Digital stakeholders have supported the innovation of artificial intelligence in the technology space, advocating for its potential to be positively leveraged by journalists.
This view was upheld during a panel session at the first West African Journalism Conference (WAJIC).
This conference was organised by the Centre for Journalism, Innovation and Development (CJID) at the Abuja Continental Hotel.
The experts also recommended collaboration among journalists across media platforms.
“If we (journalists) fail to understand that technology remains a tool to drive our work, and taking that tool to solve every challenge, then we are cowards,” Dataphyte founder and publisher Joshua Olufemi said during a panel session.
The conference, which hosted over 300 participants in the media sphere, is tagged “Accountability Journalism: Nurturing Innovation for a Sustainable Future.”
The conference explores the crisis that has plagued journalism, including legislative suppression and crippled financing, aiming to reinvent solutions through technological-leaning options.
The panel session, moderated by Channels Television’s Maupe Ogun-Yusuff, focused on “Artificial Intelligence, Digital Innovations and the Future Journalism.”
The session fielded technology personalities like Serena Stelitano from the Centre for Collaborative Investigative Journalism (CCIJ) and Africa Editor, Rest of the World, David Adeleke. Christopher Guess of Duke Reporters Laboratory, as well as founder and publisher of Dataphyte, Joshua Olufemi, was also in attendance.
As the session explored the rapid invasion of technology and its breakthroughs, the digital experts, who also double as journalists, acknowledged that two decades back, it was possible to predict the kind of technological development that is obtainable now, as some large technological enterprises had already been towing in that direction.
Ironically, it is difficult to rightfully assert what the technological trend will be decades from now because digital innovation shifts quickly.
Despite that, it is easy to reconcile each periodic technological development with the other, with the help of journalism, because it is constant.
“It (technology) is unpredictable; technologies change a lot, but journalism doesn’t change.” Tech expert, Christopher Guess, declared.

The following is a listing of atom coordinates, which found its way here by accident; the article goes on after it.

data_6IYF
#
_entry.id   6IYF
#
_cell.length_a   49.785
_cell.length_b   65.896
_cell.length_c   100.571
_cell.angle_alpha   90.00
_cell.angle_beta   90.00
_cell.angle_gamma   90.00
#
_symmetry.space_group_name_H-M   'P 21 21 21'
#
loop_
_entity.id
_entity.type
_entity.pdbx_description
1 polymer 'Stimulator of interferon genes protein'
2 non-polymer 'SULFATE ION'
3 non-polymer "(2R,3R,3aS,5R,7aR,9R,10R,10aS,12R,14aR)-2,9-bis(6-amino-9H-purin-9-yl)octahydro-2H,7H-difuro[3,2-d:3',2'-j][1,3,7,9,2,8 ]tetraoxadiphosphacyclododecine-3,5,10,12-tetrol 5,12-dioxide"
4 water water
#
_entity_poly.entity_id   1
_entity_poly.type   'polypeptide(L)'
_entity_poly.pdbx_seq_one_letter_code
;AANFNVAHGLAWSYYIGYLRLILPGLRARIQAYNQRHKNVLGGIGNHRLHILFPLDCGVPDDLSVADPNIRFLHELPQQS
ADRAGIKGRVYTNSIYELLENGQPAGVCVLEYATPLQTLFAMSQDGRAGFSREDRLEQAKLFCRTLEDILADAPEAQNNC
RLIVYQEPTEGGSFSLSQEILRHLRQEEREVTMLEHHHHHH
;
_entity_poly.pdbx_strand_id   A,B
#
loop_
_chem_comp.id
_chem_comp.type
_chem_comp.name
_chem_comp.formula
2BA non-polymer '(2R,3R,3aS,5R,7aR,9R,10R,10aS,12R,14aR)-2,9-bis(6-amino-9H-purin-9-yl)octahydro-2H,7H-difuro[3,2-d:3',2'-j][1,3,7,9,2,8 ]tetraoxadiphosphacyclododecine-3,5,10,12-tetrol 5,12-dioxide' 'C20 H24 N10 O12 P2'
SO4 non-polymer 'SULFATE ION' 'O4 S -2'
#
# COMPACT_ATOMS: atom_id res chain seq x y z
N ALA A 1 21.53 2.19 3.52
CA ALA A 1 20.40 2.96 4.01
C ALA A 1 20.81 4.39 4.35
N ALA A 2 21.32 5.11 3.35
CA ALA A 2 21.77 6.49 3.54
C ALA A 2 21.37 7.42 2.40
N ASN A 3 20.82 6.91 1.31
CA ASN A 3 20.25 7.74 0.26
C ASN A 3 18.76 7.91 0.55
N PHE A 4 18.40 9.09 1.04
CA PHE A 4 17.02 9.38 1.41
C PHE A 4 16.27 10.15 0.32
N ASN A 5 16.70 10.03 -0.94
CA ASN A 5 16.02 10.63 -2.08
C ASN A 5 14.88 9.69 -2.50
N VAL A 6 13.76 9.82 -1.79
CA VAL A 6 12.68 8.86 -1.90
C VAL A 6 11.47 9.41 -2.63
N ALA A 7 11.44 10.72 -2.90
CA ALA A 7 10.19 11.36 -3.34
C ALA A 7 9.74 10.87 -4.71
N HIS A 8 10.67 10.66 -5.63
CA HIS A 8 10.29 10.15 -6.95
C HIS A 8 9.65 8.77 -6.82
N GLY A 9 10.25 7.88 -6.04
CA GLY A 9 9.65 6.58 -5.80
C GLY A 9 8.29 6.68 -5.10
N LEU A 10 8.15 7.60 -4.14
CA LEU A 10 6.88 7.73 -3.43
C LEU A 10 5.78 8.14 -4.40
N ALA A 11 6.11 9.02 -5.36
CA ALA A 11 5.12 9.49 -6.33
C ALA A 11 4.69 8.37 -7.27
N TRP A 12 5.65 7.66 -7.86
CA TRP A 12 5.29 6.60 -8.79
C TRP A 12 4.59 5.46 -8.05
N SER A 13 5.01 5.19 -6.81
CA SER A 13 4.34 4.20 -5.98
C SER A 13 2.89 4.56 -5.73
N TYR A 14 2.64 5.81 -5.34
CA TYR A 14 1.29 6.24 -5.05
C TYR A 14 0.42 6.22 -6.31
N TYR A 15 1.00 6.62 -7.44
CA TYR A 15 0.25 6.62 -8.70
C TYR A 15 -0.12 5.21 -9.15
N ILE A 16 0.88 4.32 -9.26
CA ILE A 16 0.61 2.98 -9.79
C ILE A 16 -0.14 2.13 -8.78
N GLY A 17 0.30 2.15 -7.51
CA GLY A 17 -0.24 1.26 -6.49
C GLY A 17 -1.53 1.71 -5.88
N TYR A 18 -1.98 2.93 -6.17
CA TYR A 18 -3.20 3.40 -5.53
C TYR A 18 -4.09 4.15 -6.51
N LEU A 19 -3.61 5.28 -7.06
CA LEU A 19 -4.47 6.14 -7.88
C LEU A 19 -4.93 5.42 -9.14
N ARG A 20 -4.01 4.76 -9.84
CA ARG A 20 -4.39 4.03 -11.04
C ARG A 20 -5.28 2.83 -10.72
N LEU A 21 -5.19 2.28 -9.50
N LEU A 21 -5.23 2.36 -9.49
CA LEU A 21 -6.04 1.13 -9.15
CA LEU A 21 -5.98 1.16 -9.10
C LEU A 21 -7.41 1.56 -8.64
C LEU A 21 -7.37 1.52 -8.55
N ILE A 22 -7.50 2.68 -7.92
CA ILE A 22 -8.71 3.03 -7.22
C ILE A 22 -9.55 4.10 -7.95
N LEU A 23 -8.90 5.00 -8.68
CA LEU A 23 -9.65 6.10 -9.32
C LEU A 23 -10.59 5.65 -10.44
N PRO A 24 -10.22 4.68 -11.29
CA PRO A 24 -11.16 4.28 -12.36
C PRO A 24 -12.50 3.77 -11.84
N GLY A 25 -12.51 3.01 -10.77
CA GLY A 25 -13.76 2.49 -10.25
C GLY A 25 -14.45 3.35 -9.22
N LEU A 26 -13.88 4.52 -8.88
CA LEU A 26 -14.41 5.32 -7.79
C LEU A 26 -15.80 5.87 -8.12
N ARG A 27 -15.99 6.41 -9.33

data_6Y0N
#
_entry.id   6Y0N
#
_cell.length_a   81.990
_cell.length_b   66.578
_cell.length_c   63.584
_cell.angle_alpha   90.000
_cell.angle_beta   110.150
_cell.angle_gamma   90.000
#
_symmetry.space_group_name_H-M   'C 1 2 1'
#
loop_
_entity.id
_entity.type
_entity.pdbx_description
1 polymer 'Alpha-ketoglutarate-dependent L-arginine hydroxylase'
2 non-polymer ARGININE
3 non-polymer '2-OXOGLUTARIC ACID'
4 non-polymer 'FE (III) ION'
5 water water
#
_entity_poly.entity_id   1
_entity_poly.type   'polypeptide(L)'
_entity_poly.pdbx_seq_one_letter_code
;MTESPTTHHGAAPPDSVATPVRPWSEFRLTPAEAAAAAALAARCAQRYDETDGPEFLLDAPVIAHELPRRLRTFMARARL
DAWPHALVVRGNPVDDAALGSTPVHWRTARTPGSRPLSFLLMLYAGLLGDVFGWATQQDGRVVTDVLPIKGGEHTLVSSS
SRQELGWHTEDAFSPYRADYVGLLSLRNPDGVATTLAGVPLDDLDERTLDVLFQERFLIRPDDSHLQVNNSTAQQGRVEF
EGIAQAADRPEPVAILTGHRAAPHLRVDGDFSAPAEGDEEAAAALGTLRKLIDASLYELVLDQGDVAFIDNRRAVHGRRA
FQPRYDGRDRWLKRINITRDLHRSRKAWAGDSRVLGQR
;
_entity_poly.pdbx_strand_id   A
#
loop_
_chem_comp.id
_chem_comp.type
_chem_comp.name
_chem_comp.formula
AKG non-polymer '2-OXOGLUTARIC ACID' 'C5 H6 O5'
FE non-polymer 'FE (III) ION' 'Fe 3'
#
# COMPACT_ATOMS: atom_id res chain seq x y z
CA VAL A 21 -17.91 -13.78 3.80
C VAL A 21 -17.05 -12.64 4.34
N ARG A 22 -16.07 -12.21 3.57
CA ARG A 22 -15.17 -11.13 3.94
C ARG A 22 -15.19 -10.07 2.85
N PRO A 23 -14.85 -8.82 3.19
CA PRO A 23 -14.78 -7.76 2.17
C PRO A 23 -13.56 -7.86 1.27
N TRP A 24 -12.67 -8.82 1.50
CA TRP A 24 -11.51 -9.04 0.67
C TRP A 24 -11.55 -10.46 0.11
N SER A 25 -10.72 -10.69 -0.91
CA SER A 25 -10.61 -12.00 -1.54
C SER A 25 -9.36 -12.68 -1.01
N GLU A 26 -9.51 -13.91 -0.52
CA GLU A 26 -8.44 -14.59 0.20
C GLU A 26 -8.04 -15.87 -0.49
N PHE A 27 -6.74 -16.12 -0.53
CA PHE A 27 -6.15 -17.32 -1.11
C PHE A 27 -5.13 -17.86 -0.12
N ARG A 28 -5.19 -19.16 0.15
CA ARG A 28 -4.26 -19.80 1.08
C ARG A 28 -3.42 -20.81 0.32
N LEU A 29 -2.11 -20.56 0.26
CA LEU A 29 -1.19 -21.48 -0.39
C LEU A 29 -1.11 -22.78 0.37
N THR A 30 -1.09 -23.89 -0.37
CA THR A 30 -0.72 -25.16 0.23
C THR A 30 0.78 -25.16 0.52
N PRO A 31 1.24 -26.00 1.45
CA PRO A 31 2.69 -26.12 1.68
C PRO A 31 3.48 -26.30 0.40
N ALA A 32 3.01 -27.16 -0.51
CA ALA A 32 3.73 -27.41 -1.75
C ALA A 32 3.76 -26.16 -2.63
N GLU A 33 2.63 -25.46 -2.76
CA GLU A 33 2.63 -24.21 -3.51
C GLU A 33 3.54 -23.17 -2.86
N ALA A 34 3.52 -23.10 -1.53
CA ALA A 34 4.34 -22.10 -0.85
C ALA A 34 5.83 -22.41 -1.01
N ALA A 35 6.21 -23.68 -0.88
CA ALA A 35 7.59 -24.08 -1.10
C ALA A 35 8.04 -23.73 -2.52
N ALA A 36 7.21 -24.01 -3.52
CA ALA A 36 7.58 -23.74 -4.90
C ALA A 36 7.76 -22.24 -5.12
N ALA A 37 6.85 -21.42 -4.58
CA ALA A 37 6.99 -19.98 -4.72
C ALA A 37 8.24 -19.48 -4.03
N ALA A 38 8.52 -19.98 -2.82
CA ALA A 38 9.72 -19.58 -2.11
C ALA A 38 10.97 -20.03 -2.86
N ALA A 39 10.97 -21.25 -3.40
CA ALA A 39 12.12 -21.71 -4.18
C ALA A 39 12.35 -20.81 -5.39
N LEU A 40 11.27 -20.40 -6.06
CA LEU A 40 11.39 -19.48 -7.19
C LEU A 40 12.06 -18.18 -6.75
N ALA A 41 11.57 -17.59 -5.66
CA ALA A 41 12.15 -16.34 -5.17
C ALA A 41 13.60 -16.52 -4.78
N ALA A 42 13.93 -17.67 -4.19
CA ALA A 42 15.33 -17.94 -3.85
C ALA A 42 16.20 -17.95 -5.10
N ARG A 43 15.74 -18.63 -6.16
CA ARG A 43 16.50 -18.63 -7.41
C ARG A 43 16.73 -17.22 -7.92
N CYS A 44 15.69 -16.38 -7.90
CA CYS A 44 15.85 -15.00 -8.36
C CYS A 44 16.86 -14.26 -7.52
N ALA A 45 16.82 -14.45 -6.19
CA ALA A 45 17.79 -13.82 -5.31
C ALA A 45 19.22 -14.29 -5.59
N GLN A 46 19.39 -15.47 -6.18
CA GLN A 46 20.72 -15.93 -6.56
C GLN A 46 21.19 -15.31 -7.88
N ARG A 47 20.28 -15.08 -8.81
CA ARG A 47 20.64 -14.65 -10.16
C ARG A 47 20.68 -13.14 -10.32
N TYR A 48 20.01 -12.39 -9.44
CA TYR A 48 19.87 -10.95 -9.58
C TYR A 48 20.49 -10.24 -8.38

Responding to the inquisition on whether artificial intelligence has done more good than harm, Mr Guess said that the digital concept may have towed along with it more negatively than positive ventures.
However, Mr Olufemi quickly pointed out that journalists can judiciously leverage artificial intelligence to make good informed reporting. He thought journalists could take the reins of the digital concept and use it to hoist data material for further reporting.
“Instead of challenging these tools, let’s sensitise journalists and emphasise the purpose of journalism, using these tools,” the Dataphyte founder advised.
Quizzed whether, at this stage of technological development, any other thing can further be explored or whether there should be a stop, Mr Adeleke explained that the only constant phenomenon is human behaviour, which goes inversely to the diverse shifts in technological shifts and discoveries.
He believes there can be a gainful interaction between the two if people decide not to follow the trends but rather engage with each technological phase to understand its systemic operation. He is convinced that when people do that, they can determine what they can do by the time a digital stage becomes obsolete.
An audience member asked Mr Guess if technological evolution prevents journalists from getting sidetracked in their reporting. The technology expert responded that artificial intelligence didn’t kill journalism but that human priorities did. He advised that successful journalists don’t sieve through stories to report so that they can get clicks but to report what happens.
Ms Stelitano, who attended the conference virtually, encouraged collaborative journalism. She stated that a conscious interaction between journalists and experts from other occupations, including technologists and scientists, can foster effective investigative journalism.